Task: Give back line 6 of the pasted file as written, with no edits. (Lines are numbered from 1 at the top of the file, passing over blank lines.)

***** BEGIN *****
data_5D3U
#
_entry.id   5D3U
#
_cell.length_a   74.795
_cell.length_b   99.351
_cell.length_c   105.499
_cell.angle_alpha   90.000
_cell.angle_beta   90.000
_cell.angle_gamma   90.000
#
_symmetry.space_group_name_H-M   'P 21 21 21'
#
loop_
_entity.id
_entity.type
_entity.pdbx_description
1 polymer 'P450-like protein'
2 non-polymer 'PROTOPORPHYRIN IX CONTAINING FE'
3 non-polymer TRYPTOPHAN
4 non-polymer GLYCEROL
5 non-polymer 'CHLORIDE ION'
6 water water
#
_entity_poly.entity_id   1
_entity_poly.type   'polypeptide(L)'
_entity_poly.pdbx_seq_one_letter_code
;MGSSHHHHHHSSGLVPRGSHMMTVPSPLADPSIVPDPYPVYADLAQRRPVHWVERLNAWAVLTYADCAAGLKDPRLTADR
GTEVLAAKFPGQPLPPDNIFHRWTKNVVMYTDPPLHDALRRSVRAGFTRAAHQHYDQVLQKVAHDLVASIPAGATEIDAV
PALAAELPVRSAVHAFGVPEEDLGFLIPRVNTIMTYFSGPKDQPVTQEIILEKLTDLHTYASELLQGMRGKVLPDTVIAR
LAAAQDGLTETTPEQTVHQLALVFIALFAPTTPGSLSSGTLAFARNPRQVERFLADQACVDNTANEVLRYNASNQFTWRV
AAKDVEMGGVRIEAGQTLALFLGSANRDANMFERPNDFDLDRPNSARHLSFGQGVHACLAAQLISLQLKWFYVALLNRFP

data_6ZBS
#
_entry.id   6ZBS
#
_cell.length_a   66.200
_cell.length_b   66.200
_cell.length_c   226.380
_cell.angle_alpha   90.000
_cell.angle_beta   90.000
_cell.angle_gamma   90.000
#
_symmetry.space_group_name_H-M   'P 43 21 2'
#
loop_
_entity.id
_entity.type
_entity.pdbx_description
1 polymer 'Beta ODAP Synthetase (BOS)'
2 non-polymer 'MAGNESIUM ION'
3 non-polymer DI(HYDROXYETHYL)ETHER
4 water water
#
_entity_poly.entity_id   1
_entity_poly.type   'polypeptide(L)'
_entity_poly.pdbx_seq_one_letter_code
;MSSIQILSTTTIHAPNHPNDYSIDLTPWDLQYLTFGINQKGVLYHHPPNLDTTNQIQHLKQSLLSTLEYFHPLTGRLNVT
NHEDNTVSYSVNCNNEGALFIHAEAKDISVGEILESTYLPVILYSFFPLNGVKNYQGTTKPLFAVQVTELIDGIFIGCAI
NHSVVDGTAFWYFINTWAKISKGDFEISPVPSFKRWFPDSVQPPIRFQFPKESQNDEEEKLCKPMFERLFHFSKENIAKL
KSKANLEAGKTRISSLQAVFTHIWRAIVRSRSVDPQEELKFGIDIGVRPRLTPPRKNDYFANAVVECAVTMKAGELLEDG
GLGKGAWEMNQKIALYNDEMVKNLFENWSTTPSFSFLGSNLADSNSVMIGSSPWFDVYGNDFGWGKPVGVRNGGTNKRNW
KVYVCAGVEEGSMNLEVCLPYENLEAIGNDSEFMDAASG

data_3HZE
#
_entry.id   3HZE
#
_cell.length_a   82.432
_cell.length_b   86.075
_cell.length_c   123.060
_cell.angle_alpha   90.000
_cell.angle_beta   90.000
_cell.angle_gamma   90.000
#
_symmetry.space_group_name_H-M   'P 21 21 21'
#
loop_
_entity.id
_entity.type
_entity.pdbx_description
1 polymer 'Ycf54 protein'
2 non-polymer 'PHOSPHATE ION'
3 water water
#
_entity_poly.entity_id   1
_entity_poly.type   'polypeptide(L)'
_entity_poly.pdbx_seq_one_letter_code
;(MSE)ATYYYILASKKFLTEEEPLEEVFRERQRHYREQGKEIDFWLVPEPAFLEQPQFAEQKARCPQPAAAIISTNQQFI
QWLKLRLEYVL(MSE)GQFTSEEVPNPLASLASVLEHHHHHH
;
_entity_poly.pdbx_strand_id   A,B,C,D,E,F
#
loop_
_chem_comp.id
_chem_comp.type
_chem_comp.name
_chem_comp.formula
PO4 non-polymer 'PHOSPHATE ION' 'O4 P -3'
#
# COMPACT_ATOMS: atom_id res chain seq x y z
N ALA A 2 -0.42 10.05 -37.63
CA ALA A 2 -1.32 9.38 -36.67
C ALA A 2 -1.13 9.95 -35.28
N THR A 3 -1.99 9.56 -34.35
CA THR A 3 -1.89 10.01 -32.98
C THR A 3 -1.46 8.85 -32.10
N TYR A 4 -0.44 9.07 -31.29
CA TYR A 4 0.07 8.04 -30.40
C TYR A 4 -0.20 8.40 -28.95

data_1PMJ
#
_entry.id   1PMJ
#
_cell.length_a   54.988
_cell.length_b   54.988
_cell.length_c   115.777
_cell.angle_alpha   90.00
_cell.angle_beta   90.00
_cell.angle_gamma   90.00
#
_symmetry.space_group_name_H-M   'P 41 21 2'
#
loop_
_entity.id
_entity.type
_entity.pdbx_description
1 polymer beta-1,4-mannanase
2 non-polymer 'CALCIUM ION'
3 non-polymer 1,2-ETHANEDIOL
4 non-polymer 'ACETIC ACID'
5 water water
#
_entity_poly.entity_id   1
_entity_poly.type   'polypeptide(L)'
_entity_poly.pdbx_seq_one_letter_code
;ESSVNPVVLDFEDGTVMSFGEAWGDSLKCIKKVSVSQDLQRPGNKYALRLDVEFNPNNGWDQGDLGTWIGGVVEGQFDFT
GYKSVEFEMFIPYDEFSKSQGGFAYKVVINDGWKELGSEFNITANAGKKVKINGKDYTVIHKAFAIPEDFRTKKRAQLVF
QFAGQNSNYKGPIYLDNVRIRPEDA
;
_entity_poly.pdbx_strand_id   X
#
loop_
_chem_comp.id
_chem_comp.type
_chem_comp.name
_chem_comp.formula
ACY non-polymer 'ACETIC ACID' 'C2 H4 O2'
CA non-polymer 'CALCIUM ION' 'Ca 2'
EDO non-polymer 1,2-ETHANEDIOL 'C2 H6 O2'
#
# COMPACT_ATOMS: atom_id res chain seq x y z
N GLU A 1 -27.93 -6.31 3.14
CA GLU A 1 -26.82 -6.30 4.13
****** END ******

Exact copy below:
_cell.length_b   99.351